I am fascinated with crystal in its many forms, and having purchased a few pounds of offcuts set about seeing what could be done with the material, I found by using crimping pliers I was able to break off long slivers which when lit from below refract the light in pleasing patterns.
The small glass tea light holder was surrounded by these slivers which were secured with glass glue. When lit, the glow given off by the flickering flame is rather mesmerizing. Unfortunately I later found that the heat from the flame reduced the slivers to a very brittle, almost powdery substance. Since then I have found battery operated tea lights that produce no heat, meaning the items retain both structural integrity and their translucent quality.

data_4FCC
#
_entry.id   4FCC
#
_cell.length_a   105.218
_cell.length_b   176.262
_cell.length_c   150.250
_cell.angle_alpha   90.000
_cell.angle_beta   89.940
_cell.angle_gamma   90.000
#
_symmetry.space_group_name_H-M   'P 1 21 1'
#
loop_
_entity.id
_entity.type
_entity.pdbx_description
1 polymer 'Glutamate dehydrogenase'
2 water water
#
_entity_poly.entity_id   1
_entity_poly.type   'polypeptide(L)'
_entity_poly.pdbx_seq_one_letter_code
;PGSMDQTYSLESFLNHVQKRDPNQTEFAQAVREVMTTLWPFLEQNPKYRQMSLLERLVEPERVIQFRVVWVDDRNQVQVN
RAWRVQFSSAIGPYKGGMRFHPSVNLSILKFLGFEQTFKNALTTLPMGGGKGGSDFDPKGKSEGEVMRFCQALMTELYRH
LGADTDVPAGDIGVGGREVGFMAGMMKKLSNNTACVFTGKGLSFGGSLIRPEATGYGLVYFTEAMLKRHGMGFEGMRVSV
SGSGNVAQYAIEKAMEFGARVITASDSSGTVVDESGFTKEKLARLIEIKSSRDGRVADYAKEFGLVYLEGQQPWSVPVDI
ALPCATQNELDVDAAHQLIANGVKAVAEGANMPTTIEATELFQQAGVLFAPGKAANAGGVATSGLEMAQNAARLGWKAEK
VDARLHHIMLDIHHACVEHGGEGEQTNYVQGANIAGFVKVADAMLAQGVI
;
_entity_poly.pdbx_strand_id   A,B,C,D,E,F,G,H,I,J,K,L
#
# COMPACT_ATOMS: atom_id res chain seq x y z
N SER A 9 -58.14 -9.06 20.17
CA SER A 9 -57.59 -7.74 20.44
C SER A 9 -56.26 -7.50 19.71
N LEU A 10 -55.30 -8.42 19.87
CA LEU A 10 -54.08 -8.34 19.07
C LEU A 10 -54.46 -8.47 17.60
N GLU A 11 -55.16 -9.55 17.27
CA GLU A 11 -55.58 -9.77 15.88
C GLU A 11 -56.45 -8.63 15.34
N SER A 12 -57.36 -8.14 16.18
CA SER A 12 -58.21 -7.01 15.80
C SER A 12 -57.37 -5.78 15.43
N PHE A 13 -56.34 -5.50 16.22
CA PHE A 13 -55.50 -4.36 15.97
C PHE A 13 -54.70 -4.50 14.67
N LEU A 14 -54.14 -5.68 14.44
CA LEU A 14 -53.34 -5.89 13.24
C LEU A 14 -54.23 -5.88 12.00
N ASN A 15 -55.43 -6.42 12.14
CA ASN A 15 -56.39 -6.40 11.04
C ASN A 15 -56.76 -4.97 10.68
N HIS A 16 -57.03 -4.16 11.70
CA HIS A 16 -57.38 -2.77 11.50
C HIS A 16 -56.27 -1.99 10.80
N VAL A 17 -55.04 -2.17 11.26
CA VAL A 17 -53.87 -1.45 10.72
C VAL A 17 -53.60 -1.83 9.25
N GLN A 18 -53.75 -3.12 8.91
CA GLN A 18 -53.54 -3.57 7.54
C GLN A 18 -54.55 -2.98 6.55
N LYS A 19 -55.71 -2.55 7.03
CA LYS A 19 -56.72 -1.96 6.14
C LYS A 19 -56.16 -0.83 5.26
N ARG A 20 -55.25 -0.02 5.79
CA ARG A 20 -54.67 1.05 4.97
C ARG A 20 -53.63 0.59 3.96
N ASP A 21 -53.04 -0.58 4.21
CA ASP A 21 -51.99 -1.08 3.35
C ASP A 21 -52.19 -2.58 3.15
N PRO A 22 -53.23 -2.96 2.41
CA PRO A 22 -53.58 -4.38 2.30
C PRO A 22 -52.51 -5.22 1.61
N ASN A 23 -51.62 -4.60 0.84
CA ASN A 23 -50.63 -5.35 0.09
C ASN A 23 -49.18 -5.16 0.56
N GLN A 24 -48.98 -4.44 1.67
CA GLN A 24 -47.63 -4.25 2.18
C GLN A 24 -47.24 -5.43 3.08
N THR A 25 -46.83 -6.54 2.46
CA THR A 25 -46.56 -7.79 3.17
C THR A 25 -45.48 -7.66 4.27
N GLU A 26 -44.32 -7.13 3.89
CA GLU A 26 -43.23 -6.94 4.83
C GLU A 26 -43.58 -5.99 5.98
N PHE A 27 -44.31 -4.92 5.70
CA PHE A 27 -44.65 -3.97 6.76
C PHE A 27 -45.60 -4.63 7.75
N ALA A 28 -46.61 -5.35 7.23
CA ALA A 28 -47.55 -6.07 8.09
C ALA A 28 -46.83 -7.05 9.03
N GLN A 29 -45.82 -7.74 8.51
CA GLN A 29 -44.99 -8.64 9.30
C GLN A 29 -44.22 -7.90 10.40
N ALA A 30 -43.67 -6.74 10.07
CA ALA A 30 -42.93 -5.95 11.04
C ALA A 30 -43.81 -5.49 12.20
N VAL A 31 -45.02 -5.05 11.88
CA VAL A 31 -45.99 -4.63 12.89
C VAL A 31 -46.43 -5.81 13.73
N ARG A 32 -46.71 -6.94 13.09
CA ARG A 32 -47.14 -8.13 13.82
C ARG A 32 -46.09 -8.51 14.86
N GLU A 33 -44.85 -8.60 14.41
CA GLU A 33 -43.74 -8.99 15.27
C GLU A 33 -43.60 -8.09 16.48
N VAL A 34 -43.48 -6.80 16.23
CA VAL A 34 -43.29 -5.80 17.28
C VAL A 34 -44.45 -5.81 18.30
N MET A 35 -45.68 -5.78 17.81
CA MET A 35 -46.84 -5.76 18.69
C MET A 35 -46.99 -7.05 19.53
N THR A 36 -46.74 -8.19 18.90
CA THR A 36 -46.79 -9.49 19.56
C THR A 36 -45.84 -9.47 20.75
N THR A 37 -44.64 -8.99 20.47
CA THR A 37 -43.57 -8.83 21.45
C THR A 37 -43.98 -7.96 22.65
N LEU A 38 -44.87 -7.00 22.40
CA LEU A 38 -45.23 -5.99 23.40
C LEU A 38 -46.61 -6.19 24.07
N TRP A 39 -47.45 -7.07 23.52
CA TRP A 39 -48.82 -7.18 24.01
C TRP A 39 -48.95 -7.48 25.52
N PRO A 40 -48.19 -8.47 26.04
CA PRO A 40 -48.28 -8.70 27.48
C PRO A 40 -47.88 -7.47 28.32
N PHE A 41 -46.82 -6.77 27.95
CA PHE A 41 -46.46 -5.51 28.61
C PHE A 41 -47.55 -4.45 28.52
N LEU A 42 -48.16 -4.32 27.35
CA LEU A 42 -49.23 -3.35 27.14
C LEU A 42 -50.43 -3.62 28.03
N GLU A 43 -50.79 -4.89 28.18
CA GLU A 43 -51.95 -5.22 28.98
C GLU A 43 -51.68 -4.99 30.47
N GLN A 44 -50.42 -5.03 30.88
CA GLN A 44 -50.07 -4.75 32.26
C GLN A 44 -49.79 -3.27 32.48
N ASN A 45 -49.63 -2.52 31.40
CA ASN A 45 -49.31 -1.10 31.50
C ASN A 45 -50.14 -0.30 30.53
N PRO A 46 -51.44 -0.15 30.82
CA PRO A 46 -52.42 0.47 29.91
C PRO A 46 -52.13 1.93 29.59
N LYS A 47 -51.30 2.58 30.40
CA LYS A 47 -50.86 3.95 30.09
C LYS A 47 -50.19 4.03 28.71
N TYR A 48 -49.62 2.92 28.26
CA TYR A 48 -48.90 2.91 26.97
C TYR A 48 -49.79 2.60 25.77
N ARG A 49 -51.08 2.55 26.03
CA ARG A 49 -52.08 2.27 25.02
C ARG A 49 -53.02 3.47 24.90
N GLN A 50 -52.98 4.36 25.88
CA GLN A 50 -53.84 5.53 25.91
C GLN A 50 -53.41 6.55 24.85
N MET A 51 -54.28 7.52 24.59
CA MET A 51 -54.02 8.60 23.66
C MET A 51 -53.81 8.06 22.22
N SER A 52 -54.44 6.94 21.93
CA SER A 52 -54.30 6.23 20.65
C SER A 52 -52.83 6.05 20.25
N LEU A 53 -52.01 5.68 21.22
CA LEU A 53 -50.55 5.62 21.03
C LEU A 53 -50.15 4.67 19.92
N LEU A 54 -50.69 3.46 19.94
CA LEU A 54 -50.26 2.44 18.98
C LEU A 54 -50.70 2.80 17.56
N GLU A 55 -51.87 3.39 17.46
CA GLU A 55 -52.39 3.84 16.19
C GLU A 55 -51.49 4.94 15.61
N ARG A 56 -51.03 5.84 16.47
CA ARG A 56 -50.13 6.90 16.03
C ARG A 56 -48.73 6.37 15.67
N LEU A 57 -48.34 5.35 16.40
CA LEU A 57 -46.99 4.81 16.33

This mini crystal shard mountain is lit with a tightly packed string of white Christmas lights. The use of individual lights gives an interesting effect as some shards are very bright while others have less illumination, allowing you to see the natural strata and imperfections in the crystal.
With the thicker shards I was able to use a chisel to scrape them smooth, giving me a frosted glass finger effect. A light source at the base would illuminate the entire structure a lot like a fibre optic cable. I gave this one away as a present, and it was used to great effect by the recipient to depict the Star of David above a Christmas nativity scene .